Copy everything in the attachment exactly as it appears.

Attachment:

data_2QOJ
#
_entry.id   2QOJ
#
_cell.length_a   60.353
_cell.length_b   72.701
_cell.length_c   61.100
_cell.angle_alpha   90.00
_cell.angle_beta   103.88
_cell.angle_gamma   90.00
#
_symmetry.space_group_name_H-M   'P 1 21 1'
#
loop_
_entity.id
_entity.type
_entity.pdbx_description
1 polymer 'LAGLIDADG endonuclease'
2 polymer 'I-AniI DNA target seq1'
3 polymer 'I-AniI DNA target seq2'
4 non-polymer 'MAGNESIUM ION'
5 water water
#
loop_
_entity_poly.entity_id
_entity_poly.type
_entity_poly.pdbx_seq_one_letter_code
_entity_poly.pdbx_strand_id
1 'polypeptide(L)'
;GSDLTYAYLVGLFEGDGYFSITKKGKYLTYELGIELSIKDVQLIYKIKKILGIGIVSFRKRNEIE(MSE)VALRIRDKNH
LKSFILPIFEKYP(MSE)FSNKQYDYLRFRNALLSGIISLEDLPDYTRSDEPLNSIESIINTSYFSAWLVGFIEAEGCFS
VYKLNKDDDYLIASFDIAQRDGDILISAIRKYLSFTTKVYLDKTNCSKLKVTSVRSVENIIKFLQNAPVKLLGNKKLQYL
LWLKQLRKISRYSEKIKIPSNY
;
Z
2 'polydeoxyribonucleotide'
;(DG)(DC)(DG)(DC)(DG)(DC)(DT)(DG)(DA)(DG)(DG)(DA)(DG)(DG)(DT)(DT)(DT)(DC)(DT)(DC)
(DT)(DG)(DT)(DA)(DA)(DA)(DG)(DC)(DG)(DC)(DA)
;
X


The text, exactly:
data_2QOJ
#
_entry.id   2QOJ
#
_cell.length_a   60.353
_cell.length_b   72.701
_cell.length_c   61.100
_cell.angle_alpha   90.00
_cell.angle_beta   103.88
_cell.angle_gamma   90.00
#
_symmetry.space_group_name_H-M   'P 1 21 1'
#
loop_
_entity.id
_entity.type
_entity.pdbx_description
1 polymer 'LAGLIDADG endonuclease'
2 polymer 'I-AniI DNA target seq1'
3 polymer 'I-AniI DNA target seq2'
4 non-polymer 'MAGNESIUM ION'
5 water water
#
loop_
_entity_poly.entity_id
_entity_poly.type
_entity_poly.pdbx_seq_one_letter_code
_entity_poly.pdbx_strand_id
1 'polypeptide(L)'
;GSDLTYAYLVGLFEGDGYFSITKKGKYLTYELGIELSIKDVQLIYKIKKILGIGIVSFRKRNEIE(MSE)VALRIRDKNH
LKSFILPIFEKYP(MSE)FSNKQYDYLRFRNALLSGIISLEDLPDYTRSDEPLNSIESIINTSYFSAWLVGFIEAEGCFS
VYKLNKDDDYLIASFDIAQRDGDILISAIRKYLSFTTKVYLDKTNCSKLKVTSVRSVENIIKFLQNAPVKLLGNKKLQYL
LWLKQLRKISRYSEKIKIPSNY
;
Z
2 'polydeoxyribonucleotide'
;(DG)(DC)(DG)(DC)(DG)(DC)(DT)(DG)(DA)(DG)(DG)(DA)(DG)(DG)(DT)(DT)(DT)(DC)(DT)(DC)
(DT)(DG)(DT)(DA)(DA)(DA)(DG)(DC)(DG)(DC)(DA)
;
X